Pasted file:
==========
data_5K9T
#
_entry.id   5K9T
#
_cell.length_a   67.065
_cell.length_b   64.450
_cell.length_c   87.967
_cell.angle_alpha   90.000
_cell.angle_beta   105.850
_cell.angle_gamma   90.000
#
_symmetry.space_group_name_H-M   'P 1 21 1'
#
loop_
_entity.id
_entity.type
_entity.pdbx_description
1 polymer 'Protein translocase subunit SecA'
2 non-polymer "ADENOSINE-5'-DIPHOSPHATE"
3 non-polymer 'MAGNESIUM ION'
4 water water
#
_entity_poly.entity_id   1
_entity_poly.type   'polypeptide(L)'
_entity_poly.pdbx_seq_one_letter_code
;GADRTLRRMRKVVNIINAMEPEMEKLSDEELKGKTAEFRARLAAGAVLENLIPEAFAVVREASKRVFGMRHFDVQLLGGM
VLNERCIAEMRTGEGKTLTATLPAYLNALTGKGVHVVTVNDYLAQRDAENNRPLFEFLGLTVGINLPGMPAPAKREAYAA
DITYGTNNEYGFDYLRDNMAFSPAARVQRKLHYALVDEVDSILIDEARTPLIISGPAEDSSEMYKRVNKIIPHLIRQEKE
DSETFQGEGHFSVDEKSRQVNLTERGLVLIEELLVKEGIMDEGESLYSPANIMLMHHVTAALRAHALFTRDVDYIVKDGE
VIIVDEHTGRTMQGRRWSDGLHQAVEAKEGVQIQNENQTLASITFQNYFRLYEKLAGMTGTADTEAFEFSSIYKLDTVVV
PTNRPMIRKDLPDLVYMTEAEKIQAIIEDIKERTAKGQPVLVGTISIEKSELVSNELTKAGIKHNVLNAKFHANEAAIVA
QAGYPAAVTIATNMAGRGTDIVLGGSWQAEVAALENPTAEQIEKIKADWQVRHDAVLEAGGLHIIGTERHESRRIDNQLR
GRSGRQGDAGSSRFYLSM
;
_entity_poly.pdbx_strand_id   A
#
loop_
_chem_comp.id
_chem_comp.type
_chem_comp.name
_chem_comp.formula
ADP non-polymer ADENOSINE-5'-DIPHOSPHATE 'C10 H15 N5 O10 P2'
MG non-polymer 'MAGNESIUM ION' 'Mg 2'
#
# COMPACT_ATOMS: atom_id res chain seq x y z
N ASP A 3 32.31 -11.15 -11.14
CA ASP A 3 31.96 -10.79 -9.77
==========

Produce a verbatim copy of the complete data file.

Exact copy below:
data_5K9T
#
_entry.id   5K9T
#
_cell.length_a   67.065
_cell.length_b   64.450
_cell.length_c   87.967
_cell.angle_alpha   90.000
_cell.angle_beta   105.850
_cell.angle_gamma   90.000
#
_symmetry.space_group_name_H-M   'P 1 21 1'
#
loop_
_entity.id
_entity.type
_entity.pdbx_description
1 polymer 'Protein translocase subunit SecA'
2 non-polymer "ADENOSINE-5'-DIPHOSPHATE"
3 non-polymer 'MAGNESIUM ION'
4 water water
#
_entity_poly.entity_id   1
_entity_poly.type   'polypeptide(L)'
_entity_poly.pdbx_seq_one_letter_code
;GADRTLRRMRKVVNIINAMEPEMEKLSDEELKGKTAEFRARLAAGAVLENLIPEAFAVVREASKRVFGMRHFDVQLLGGM
VLNERCIAEMRTGEGKTLTATLPAYLNALTGKGVHVVTVNDYLAQRDAENNRPLFEFLGLTVGINLPGMPAPAKREAYAA
DITYGTNNEYGFDYLRDNMAFSPAARVQRKLHYALVDEVDSILIDEARTPLIISGPAEDSSEMYKRVNKIIPHLIRQEKE
DSETFQGEGHFSVDEKSRQVNLTERGLVLIEELLVKEGIMDEGESLYSPANIMLMHHVTAALRAHALFTRDVDYIVKDGE
VIIVDEHTGRTMQGRRWSDGLHQAVEAKEGVQIQNENQTLASITFQNYFRLYEKLAGMTGTADTEAFEFSSIYKLDTVVV
PTNRPMIRKDLPDLVYMTEAEKIQAIIEDIKERTAKGQPVLVGTISIEKSELVSNELTKAGIKHNVLNAKFHANEAAIVA
QAGYPAAVTIATNMAGRGTDIVLGGSWQAEVAALENPTAEQIEKIKADWQVRHDAVLEAGGLHIIGTERHESRRIDNQLR
GRSGRQGDAGSSRFYLSM
;
_entity_poly.pdbx_strand_id   A
#
loop_
_chem_comp.id
_chem_comp.type
_chem_comp.name
_chem_comp.formula
ADP non-polymer ADENOSINE-5'-DIPHOSPHATE 'C10 H15 N5 O10 P2'
MG non-polymer 'MAGNESIUM ION' 'Mg 2'
#
# COMPACT_ATOMS: atom_id res chain seq x y z
N ASP A 3 32.31 -11.15 -11.14
CA ASP A 3 31.96 -10.79 -9.77